Television and Film in Sub-Saharan Africa by Myles Darby

Additionally, another medium of large influence has been television. Television originated in sub-Saharan Africa in the late 1950s. While it was mainly used for entertainment, it contrasts to America in the fact that television isn’t a popular medium. One of the reasons for this centers around the fact that it is a media inaccessible to many, and “remains a symbol of national status that hardly goes beyond the major African cities” (Mano 4). However, the second reason for this centers around some of the sub-Saharan African’s resentment towards television. This resentment stems from the some of them, like South Africa, being miseducated on the medium and believing that television was inherently “‘morally corruptive’” and that it would “provide information that would strenghten anti-apartheid forces” (Mano 4). In addition to this example, sub-Saharan Africa encountered other miseducations through television and film. This was exemplified in 1939, when the Britain’s Colonial Film Unit was created to “tell ‘the story of the War with the right propaganda’” (Smyth). This was mainly targeted at the literate Africans, who then, could be used to further teach this lessons to the illiterate Africans. Also, through these television and film, sub-Saharan Africans were denied access to representation. A quintessential example of this would be that films were never “produced, directed, photographed and edited by Africans and starring Africans who spoke in African languages” (Diawara). Instead their history was relegated to the narration of “British, French and U.S. filmmakers” (Diawara). As the nation has progressed, and there has been more access to television, many Africans have felt a sense of liberation, as Mano describes.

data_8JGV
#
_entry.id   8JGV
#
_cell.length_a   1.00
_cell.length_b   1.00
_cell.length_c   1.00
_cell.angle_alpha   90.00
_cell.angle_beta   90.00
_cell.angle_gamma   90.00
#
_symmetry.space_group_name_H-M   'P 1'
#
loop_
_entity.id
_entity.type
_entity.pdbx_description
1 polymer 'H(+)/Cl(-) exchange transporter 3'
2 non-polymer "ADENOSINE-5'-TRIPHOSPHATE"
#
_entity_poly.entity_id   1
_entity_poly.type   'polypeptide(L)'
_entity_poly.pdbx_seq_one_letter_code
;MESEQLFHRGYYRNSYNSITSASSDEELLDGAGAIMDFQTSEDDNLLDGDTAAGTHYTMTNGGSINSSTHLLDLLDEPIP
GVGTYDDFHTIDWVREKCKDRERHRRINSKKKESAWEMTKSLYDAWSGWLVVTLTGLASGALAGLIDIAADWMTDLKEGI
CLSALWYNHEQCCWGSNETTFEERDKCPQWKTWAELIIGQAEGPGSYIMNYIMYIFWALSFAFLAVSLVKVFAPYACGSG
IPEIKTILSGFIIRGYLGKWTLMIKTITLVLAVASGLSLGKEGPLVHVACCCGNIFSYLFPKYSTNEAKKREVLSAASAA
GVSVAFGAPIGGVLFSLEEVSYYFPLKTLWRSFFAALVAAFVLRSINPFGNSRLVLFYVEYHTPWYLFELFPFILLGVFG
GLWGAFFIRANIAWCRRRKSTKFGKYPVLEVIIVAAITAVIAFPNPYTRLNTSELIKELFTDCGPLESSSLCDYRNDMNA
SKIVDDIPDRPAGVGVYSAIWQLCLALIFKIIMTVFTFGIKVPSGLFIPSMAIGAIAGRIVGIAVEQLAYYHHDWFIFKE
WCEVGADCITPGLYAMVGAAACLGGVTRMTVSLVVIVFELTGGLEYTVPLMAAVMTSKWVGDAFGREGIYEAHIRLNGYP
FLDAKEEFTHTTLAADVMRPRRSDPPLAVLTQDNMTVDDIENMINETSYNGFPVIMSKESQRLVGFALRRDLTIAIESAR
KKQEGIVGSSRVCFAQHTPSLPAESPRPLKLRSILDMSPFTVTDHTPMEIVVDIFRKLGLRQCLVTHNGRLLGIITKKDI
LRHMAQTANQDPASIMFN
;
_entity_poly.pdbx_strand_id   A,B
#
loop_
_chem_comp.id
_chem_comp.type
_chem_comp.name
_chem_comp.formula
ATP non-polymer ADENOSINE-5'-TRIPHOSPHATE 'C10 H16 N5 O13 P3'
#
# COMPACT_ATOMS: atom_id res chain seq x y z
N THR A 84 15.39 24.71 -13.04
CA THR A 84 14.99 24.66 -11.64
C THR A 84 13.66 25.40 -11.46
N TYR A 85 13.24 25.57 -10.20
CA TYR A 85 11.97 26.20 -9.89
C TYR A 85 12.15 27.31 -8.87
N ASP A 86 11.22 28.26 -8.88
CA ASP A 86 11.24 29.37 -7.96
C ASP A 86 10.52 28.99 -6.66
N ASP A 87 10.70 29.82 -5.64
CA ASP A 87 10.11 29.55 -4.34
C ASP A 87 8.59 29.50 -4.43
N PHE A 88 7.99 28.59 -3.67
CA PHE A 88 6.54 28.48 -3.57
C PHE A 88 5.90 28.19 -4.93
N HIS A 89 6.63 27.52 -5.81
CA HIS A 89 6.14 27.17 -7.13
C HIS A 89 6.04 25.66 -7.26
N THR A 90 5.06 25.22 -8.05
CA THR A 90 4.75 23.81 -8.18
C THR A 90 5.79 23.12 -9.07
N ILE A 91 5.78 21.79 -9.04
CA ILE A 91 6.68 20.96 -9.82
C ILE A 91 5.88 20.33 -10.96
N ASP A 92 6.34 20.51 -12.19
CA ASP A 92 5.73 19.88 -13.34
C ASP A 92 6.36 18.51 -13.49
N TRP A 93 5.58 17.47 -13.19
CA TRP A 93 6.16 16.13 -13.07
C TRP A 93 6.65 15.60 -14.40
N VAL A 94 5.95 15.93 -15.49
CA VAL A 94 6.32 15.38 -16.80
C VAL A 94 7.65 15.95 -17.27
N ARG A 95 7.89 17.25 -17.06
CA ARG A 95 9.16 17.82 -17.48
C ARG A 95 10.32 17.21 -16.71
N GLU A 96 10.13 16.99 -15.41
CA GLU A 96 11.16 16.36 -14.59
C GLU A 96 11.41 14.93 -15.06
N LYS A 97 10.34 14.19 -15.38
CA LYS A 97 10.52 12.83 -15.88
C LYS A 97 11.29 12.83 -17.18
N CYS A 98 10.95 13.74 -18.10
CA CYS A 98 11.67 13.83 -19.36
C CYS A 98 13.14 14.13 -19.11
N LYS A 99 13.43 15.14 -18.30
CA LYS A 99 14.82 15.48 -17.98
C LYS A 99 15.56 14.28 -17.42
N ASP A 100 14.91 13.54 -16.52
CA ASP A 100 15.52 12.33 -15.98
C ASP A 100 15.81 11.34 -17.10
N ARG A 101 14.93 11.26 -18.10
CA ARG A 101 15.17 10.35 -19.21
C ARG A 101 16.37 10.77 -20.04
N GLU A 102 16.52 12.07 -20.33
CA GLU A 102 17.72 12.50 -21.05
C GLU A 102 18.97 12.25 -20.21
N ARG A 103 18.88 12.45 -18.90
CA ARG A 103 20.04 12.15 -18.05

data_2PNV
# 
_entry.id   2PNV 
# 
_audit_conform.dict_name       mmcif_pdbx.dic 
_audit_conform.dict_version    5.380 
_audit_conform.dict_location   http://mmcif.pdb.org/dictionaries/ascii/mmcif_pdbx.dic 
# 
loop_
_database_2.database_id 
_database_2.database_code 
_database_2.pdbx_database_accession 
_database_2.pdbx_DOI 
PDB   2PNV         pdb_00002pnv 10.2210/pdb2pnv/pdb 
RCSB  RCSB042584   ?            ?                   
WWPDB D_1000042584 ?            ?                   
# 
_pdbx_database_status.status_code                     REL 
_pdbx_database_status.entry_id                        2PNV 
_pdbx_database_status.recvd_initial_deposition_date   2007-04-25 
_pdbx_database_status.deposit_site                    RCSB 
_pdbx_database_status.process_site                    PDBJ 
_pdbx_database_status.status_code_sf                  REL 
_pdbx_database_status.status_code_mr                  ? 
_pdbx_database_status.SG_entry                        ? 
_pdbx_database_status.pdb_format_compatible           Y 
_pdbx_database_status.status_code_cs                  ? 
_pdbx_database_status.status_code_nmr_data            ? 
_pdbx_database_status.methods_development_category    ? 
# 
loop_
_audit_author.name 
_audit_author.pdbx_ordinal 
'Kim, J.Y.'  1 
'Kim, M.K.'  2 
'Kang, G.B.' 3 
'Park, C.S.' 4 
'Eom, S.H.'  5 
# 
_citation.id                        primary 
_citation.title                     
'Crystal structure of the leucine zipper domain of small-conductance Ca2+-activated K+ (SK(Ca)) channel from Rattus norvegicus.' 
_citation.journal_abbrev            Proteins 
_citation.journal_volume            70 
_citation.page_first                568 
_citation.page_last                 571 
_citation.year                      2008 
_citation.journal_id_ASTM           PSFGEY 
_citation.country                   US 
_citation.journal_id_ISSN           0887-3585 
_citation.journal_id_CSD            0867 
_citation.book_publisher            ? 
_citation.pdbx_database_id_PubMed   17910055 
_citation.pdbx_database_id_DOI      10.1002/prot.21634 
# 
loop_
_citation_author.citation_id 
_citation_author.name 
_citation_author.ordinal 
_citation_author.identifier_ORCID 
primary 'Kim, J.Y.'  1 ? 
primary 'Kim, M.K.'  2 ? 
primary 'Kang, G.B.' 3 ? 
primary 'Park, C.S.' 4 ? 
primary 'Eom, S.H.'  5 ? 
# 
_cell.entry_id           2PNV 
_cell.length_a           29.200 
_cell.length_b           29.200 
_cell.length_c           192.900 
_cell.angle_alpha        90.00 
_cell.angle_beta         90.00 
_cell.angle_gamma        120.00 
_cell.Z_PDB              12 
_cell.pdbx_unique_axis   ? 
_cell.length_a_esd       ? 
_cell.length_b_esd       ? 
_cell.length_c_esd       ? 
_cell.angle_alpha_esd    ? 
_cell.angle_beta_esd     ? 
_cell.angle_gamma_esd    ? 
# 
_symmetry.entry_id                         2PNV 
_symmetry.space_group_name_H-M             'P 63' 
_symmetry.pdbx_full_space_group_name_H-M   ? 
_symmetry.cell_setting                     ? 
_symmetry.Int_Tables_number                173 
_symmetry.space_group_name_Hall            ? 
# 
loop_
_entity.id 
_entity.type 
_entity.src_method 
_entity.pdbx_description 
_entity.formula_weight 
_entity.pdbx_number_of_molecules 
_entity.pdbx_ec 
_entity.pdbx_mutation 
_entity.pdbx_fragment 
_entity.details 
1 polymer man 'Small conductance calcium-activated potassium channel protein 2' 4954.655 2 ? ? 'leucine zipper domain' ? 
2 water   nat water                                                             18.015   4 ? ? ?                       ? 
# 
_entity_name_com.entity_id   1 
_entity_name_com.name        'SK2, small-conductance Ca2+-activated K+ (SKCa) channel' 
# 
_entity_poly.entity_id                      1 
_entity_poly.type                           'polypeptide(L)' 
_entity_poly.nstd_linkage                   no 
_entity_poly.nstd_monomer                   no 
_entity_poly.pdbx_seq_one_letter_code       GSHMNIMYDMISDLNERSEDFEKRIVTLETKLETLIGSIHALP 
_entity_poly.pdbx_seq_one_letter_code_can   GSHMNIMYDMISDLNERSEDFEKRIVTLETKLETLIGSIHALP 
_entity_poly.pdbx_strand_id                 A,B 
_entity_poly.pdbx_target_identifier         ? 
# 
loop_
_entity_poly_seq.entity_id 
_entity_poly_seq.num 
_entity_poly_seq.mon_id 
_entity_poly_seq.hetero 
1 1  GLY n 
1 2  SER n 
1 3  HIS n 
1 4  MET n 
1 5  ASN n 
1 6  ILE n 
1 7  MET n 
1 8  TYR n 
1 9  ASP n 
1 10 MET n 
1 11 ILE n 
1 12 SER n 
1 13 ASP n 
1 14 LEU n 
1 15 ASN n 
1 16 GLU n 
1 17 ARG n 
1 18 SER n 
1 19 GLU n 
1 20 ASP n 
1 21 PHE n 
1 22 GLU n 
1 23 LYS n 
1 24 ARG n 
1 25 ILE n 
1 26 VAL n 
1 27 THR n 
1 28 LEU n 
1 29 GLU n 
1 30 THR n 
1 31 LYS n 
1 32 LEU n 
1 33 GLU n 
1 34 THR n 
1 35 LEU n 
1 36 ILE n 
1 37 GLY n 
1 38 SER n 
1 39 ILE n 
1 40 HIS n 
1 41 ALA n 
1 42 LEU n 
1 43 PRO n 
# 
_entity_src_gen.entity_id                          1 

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  1 comment for “Television and Film in Sub-Saharan Africa by Myles Darby

  1. Ebenezer Sampong
    April 27, 2020 at 8:45 pm

    Hello there Myles. I think this topic is particularly interesting, especally in this class as we examine the rippling effects of globalization, and as Professor Levenson discussed today, the rise of Western captialism and hegemony after 1989. Too often, if you’ll excuse the metaphor, we focus on the initial splash, and not the ripples. We can look to Conrad’s “Heart of Darkness” story which mischaracterizes Africans grossly, as an example in literature. But I think television’s miseducation is perhaps more dangerous, because of how easy it is to consume, and how hard it is to know you have been lied to. And now I’m thinking of that scene in the God of Small Things, where Baby Kochamma views the world through her television, and it both frightens and amazes her.

    For sub-Saharan Africa I think we are now and have been seeing a growth of hearing, reading and seeing African voices in the post-colonial age. But in order for the West to stop producing such propaganda and stereotypes completely, I think we first need to divest ourselves of our monolithic, biased notions.

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